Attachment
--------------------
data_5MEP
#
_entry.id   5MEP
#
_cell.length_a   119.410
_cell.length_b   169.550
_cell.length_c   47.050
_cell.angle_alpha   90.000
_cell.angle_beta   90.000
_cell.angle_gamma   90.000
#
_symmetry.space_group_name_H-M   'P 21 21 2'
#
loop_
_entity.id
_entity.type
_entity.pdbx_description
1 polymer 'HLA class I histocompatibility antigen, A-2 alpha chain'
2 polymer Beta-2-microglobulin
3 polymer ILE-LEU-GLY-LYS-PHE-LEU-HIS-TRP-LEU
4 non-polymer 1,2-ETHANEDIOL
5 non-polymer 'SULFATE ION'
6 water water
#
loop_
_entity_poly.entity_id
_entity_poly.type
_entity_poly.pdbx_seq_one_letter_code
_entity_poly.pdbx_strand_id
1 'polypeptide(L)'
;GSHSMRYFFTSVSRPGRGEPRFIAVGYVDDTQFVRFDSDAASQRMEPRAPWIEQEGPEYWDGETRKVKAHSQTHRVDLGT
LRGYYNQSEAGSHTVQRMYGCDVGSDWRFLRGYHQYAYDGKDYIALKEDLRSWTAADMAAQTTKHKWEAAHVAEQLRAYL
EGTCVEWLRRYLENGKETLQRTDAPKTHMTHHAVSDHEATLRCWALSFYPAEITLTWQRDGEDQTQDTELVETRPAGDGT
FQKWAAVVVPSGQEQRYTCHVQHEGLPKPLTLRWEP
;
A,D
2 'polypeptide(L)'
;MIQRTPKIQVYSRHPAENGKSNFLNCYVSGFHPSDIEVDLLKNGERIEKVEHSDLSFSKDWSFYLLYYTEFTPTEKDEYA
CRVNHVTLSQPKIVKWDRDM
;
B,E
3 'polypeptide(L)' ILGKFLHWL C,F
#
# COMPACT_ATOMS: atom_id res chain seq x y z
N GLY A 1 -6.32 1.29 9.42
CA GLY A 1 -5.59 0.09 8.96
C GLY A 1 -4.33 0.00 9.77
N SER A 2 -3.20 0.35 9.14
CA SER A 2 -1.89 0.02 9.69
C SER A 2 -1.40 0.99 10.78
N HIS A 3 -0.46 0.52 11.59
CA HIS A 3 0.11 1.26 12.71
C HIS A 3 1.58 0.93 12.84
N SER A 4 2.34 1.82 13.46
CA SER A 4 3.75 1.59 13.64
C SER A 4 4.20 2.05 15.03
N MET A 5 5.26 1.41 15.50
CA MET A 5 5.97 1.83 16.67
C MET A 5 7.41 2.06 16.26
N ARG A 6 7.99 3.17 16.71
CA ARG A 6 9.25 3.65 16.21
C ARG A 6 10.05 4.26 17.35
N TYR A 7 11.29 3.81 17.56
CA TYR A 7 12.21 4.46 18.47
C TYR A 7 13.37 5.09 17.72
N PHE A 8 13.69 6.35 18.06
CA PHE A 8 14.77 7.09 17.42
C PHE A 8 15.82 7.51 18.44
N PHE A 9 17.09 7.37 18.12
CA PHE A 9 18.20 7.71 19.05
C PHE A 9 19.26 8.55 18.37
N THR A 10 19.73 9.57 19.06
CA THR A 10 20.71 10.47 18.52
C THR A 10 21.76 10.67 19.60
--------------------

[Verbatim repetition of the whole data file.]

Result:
data_5MEP
#
_entry.id   5MEP
#
_cell.length_a   119.410
_cell.length_b   169.550
_cell.length_c   47.050
_cell.angle_alpha   90.000
_cell.angle_beta   90.000
_cell.angle_gamma   90.000
#
_symmetry.space_group_name_H-M   'P 21 21 2'
#
loop_
_entity.id
_entity.type
_entity.pdbx_description
1 polymer 'HLA class I histocompatibility antigen, A-2 alpha chain'
2 polymer Beta-2-microglobulin
3 polymer ILE-LEU-GLY-LYS-PHE-LEU-HIS-TRP-LEU
4 non-polymer 1,2-ETHANEDIOL
5 non-polymer 'SULFATE ION'
6 water water
#
loop_
_entity_poly.entity_id
_entity_poly.type
_entity_poly.pdbx_seq_one_letter_code
_entity_poly.pdbx_strand_id
1 'polypeptide(L)'
;GSHSMRYFFTSVSRPGRGEPRFIAVGYVDDTQFVRFDSDAASQRMEPRAPWIEQEGPEYWDGETRKVKAHSQTHRVDLGT
LRGYYNQSEAGSHTVQRMYGCDVGSDWRFLRGYHQYAYDGKDYIALKEDLRSWTAADMAAQTTKHKWEAAHVAEQLRAYL
EGTCVEWLRRYLENGKETLQRTDAPKTHMTHHAVSDHEATLRCWALSFYPAEITLTWQRDGEDQTQDTELVETRPAGDGT
FQKWAAVVVPSGQEQRYTCHVQHEGLPKPLTLRWEP
;
A,D
2 'polypeptide(L)'
;MIQRTPKIQVYSRHPAENGKSNFLNCYVSGFHPSDIEVDLLKNGERIEKVEHSDLSFSKDWSFYLLYYTEFTPTEKDEYA
CRVNHVTLSQPKIVKWDRDM
;
B,E
3 'polypeptide(L)' ILGKFLHWL C,F
#
# COMPACT_ATOMS: atom_id res chain seq x y z
N GLY A 1 -6.32 1.29 9.42
CA GLY A 1 -5.59 0.09 8.96
C GLY A 1 -4.33 0.00 9.77
N SER A 2 -3.20 0.35 9.14
CA SER A 2 -1.89 0.02 9.69
C SER A 2 -1.40 0.99 10.78
N HIS A 3 -0.46 0.52 11.59
CA HIS A 3 0.11 1.26 12.71
C HIS A 3 1.58 0.93 12.84
N SER A 4 2.34 1.82 13.46
CA SER A 4 3.75 1.59 13.64
C SER A 4 4.20 2.05 15.03
N MET A 5 5.26 1.41 15.50
CA MET A 5 5.97 1.83 16.67
C MET A 5 7.41 2.06 16.26
N ARG A 6 7.99 3.17 16.71
CA ARG A 6 9.25 3.65 16.21
C ARG A 6 10.05 4.26 17.35
N TYR A 7 11.29 3.81 17.56
CA TYR A 7 12.21 4.46 18.47
C TYR A 7 13.37 5.09 17.72
N PHE A 8 13.69 6.35 18.06
CA PHE A 8 14.77 7.09 17.42
C PHE A 8 15.82 7.51 18.44
N PHE A 9 17.09 7.37 18.12
CA PHE A 9 18.20 7.71 19.05
C PHE A 9 19.26 8.55 18.37
N THR A 10 19.73 9.57 19.06
CA THR A 10 20.71 10.47 18.52
C THR A 10 21.76 10.67 19.60